I'm sure many of you have £4,500 burning a hole in your pockets to splash out on a new television and if that's you, then it would be remiss not to take note that Philips' Cinema 21:9 HDTV has a firm launch date - 18 June. Yes, £4,500 (Philip's estimated retail price) is a shocking amount of money but this is a unique television. For now at least.
The Cinema 21:9 TV's USP isn't hard to spot - the clue is in the name. Unlike your garden variety TV, the cinema 21:9 has a 21:9 aspect ratio, making it notably wider than a 16:9 aspect ratio television. There's a good reason for that, too. While most broadcast TV is now recorded in 16:9 (preferably 1,920 x 1,080 pixels to be specific) a majority of films are shot in 2.35:1 - as near as damn it 21:9.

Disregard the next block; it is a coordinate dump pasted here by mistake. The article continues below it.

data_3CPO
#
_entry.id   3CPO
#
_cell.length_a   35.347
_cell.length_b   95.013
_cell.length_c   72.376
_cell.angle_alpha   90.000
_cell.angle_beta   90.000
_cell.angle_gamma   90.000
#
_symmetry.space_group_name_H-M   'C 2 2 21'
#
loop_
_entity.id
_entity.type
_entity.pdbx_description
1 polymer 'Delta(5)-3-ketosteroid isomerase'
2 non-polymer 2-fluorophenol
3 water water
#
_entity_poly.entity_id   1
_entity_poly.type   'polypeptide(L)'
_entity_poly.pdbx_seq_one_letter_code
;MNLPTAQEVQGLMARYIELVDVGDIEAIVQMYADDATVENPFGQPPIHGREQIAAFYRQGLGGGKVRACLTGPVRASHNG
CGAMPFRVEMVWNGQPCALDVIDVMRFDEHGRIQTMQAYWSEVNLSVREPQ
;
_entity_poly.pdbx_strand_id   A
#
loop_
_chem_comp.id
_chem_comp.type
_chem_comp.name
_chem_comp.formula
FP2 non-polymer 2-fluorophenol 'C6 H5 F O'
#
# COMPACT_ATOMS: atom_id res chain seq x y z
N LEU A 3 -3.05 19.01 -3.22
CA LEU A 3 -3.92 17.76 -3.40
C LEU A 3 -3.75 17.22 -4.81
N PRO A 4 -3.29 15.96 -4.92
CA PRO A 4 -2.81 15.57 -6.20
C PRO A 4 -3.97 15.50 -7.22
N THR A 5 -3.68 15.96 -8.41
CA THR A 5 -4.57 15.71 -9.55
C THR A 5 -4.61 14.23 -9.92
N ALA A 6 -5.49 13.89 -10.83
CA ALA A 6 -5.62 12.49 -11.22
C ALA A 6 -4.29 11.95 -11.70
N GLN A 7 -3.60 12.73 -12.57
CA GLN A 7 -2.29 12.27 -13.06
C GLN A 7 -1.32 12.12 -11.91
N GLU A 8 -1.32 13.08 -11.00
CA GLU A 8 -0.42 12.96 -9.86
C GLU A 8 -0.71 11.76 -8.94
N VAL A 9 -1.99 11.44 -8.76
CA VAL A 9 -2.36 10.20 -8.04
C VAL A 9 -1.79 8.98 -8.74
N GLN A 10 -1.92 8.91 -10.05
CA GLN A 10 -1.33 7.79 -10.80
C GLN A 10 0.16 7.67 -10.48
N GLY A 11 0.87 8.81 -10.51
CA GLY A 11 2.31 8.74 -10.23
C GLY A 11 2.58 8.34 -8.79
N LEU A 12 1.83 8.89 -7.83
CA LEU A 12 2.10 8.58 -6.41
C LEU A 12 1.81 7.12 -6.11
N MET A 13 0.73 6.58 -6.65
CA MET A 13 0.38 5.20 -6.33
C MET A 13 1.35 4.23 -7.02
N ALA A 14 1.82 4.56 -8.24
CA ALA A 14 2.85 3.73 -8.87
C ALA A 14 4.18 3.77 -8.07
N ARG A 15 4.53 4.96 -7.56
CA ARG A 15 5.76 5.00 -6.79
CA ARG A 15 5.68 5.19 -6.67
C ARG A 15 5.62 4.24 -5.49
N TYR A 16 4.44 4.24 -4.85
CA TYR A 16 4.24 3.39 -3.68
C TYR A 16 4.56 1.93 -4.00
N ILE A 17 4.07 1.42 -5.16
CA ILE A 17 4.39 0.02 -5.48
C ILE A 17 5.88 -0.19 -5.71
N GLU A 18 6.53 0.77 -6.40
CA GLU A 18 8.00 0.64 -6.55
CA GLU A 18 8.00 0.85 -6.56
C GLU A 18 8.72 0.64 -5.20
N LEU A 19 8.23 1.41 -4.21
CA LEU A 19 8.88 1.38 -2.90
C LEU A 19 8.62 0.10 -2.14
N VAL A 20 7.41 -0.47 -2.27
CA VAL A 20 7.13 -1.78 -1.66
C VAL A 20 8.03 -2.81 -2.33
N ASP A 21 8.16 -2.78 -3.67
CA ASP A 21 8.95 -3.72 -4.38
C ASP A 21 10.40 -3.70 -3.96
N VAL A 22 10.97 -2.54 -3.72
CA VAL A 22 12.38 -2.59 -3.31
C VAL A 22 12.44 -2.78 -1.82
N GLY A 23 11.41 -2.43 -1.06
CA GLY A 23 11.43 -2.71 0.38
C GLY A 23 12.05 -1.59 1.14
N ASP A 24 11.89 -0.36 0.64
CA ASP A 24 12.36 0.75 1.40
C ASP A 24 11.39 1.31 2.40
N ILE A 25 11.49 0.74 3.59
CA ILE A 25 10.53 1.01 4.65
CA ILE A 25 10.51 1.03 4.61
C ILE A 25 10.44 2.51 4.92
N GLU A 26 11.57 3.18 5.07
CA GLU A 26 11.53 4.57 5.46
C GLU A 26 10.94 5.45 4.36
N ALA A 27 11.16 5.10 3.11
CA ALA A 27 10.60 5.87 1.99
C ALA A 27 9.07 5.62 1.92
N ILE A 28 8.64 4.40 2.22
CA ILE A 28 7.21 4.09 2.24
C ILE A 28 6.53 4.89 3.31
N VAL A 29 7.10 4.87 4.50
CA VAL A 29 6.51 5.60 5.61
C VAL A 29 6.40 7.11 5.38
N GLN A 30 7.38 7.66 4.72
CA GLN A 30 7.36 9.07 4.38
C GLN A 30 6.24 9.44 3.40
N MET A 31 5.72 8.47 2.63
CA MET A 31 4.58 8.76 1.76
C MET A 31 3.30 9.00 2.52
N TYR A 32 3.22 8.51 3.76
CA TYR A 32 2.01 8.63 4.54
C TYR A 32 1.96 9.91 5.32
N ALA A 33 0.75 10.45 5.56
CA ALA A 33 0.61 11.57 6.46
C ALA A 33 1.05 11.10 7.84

As a result such films shown in the Cinema 21:9 recorded in that aspect ratio can be displayed without the dreaded black bars which would plague a 'normal' TV. Of course when watching 16:9 (or even 4:3 - perish the thought) content the Cinema 21:9 is subject to black bars at the sides of the image - unless you want to have the TV scale the image to fit, with some distortion.
The Cinema 21:9 measures 56in diagonally, with a vertical height matching that of a 42in set. A resolution of 2,560 x 1,080 pixels means that current 1080p, 2.35:1 content has to be scaled up, cutting off the black bars which are hard-coded. Philips' Pixel Perfect HD engine is pretty nifty at video processing, so it's not like any films will look bad on the Cinema 21:9 - indeed, I was thoroughly impressed with a prototype unit which had no processing whatsoever so the retail products should be excellent.
Philips' has kitted out the Cinema 21:9 with five HDMI ports a USB port and Wi-Fi for access to NetTV - Philips in-TV internet access solution. The Cinema 21:9 will play AAC, MP3, AC3, LPCM and WMA audio, MPEG-1 MPEG-2 and MPEG-4 video and display JPEG, Gif and PNG images from a USB drive or, as its DLNA certified, it from a network device.
MPs, good luck trying to get one of these through your expenses; the rest of us will have to dream.